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J Vasc Surg. 2009 Feb;49(2):331-8, 339.e1; discussion 338-9. doi: 10.1016/j.jvs.2008.09.018.

Outcomes after carotid endarterectomy: is there a high-risk population? A National Surgical Quality Improvement Program report.

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Department of Surgery, Division of Vascular and Endovascular Surgery, Massachusetts General Hospital and Harvard Medical School, Boston, Massachusetts 02114, USA.



Carotid endarterectomy (CEA) is the standard treatment of carotid stenosis for symptomatic and asymptomatic patients. Carotid angioplasty and stenting (CAS), however, has been proposed as alternative therapy for patients deemed at high-risk for CEA. This study examined 30-day adjudicated outcomes in a contemporary series of CEAs and assessed the validity of criteria used to define a potential high-risk patient population for CEA.


Patients undergoing isolated CEA in private sector hospitals between Jan 1, 2005, and Dec 31, 2006, were identified using the prospectively gathered National Surgical Quality Improvement Program database. The primary study end points were 30-day stroke and death rates. Demographic, preoperative, and intraoperative variables were examined using multivariate models to identify variables associated with the study end points. Variables used to define systemic "high-risk" patients in the Stenting and Angioplasty with Protection in Patients at High Risk for Endarterectomy (SAPPHIRE) study (active cardiac disease, severe chronic obstructive pulmonary disease, and octogenarian status) were examined individually and in composite fashion for association with study endpoints.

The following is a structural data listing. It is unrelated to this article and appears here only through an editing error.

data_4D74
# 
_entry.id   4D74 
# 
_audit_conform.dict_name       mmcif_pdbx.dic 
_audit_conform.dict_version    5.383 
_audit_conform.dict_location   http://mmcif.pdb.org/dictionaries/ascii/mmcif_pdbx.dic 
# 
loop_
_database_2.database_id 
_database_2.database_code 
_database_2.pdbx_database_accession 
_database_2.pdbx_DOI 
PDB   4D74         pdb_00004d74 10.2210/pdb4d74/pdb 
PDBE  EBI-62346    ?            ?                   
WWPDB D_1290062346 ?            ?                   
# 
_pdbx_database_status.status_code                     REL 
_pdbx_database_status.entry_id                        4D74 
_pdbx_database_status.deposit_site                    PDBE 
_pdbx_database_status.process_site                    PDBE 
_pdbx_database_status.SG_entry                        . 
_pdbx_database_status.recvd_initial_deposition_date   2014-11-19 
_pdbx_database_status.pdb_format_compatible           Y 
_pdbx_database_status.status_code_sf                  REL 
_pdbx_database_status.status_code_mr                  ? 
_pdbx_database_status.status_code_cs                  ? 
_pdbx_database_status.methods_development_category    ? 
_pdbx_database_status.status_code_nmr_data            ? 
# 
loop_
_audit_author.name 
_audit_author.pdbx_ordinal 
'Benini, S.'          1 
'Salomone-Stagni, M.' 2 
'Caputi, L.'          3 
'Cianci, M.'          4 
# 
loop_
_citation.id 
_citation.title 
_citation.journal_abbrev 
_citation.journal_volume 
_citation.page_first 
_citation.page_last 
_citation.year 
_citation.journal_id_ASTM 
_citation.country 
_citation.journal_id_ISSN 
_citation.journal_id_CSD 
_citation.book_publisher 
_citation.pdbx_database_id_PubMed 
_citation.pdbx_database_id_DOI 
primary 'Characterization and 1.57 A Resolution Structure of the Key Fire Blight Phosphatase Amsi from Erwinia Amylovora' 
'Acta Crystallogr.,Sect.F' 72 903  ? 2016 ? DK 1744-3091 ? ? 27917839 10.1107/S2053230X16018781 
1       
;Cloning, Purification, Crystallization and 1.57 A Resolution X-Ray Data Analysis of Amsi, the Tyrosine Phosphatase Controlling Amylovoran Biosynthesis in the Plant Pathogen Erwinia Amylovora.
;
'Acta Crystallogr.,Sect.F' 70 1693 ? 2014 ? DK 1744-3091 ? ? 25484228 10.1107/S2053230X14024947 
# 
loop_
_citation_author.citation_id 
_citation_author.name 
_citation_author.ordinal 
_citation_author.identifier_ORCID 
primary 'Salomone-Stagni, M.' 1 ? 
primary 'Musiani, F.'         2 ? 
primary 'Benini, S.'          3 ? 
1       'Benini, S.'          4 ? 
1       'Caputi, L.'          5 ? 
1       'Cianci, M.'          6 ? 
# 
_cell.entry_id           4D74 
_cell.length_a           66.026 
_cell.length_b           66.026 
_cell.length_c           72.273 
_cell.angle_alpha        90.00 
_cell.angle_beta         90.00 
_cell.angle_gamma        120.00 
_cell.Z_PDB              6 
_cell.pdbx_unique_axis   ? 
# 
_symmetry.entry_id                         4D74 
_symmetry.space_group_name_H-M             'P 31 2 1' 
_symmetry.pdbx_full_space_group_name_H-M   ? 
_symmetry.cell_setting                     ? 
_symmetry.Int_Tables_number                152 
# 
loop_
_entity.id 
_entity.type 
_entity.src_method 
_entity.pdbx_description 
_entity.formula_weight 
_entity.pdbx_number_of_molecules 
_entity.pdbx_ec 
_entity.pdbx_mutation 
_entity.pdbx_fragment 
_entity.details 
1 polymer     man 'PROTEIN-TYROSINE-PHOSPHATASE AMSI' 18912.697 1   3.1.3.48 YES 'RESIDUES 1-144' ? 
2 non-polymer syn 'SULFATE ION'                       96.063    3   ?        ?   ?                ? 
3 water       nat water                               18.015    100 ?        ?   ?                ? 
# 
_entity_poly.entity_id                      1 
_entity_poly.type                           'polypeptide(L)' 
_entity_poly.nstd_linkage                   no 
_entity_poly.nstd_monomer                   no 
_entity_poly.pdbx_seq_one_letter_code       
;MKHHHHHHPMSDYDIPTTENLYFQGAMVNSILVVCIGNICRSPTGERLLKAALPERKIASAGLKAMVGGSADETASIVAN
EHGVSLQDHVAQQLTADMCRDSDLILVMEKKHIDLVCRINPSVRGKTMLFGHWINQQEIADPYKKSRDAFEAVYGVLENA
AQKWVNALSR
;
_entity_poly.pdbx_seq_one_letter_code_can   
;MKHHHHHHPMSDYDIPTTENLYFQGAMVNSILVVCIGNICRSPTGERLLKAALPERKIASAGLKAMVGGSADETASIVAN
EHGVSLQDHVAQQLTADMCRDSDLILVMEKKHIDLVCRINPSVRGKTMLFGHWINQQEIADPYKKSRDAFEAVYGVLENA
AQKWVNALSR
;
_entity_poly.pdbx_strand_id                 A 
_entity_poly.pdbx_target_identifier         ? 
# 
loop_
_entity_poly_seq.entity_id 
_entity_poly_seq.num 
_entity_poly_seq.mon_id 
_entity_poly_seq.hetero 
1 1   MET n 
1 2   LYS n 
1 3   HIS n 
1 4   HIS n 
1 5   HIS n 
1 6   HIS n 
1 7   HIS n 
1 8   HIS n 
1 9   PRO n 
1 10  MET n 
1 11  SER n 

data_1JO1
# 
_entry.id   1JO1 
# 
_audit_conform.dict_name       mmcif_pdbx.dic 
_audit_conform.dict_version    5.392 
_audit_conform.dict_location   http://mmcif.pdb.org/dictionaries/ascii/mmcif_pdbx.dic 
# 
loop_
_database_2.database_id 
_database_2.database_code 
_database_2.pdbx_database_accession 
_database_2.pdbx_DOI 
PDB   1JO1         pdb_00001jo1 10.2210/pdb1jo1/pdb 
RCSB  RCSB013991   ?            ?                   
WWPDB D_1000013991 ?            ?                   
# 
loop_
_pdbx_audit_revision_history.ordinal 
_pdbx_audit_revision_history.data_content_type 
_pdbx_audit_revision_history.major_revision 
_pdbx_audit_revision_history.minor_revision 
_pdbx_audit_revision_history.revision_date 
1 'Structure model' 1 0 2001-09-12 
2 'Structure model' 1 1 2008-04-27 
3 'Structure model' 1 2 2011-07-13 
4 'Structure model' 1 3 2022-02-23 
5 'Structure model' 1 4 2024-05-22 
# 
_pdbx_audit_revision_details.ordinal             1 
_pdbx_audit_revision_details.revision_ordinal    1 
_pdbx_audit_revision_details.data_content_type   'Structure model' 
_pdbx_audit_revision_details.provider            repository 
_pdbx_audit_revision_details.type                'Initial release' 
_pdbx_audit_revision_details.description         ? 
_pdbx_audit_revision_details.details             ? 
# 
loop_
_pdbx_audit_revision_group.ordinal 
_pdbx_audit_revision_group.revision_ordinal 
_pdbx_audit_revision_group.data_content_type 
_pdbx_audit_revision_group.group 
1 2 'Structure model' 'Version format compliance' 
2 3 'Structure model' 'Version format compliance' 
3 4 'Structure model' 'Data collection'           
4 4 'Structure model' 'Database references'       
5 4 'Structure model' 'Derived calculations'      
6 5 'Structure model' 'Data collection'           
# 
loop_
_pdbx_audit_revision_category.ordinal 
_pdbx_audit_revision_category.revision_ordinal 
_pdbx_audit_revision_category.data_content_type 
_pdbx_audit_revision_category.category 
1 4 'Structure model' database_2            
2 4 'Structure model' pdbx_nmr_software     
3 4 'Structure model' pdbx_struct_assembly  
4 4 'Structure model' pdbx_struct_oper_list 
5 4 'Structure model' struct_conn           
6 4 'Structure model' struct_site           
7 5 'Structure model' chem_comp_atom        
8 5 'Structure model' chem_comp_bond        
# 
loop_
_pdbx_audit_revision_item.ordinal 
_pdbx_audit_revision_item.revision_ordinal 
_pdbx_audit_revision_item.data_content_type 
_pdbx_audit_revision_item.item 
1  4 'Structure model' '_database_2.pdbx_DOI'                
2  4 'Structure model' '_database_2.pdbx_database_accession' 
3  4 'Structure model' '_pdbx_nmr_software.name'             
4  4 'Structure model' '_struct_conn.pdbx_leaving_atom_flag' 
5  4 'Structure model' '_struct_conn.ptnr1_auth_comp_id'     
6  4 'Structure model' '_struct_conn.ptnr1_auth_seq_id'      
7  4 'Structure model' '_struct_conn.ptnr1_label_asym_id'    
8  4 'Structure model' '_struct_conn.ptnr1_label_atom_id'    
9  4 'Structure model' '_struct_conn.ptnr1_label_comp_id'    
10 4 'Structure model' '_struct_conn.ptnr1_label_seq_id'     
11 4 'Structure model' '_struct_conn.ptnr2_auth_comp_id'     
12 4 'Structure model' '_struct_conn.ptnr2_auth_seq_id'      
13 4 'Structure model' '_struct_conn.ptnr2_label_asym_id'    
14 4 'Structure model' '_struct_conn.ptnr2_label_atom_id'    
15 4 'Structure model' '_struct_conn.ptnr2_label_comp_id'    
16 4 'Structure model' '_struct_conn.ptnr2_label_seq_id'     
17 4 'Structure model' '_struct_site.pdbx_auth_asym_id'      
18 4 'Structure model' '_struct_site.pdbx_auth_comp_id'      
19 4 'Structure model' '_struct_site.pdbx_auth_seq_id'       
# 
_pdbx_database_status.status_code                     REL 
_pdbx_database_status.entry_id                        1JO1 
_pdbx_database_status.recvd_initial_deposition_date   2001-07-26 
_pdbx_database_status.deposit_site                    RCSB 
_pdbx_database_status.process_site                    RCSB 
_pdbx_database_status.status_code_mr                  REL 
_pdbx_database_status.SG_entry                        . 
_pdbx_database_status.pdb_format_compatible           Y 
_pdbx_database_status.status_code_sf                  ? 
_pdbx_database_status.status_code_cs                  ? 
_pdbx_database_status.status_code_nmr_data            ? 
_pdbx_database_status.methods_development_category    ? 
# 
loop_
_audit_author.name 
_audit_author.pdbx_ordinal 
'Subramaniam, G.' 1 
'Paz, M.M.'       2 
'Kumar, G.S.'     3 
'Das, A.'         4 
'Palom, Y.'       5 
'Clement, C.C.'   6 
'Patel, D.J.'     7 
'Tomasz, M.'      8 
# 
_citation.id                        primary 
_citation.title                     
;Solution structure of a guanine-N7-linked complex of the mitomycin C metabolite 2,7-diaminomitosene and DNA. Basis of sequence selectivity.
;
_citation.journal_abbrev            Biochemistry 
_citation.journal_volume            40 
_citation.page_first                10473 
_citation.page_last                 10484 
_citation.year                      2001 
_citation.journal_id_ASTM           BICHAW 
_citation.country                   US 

Of the 3949 CEAs performed, 59% were in men, 30% were "high-risk" (19% age >80), and 43% had a previous neurologic event. The 30-day stroke rate was 1.6%, the death rate was 0.7%, and combined stroke/death rate was 2.2%. Multivariate analysis showed that intraoperative transfusion (odds ratio [OR], 5.95; 95% confidence interval [CI], 1.71-20.66; P = .005), prior major stroke (OR, 5.34; 95% CI, 2.96-9.64; P < .0001), shorter height (surrogate for small artery size; OR, 1.09; 95% CI, 1.02-1.16; P = .010), and increased anesthesia time (OR, 1.02; 95% CI, 1.00-1.03; P = .008) were predictive of stroke. Critical limb ischemia (OR, 12.72; 95% CI, 3.49-46.40; P < .0001) and poor functional status (OR, 7.05; 95% CI, 2.95-16.82; P < .0001) were independent correlates of death. Systemic high-risk variables, either combined or individually, did not increase risk of stroke or death on multivariate analysis.


CEA is associated with favorable 30-day outcomes across a spectrum of patient comorbidity features including octogenarian status. Anatomic and technical features are the important predictors of perioperative stroke, whereas critical limb ischemia and poor functional status are important predictors of death for patients undergoing CEA. These data refute the concept that CAS is preferred for patients deemed high-risk by virtue of systemic comorbidities.

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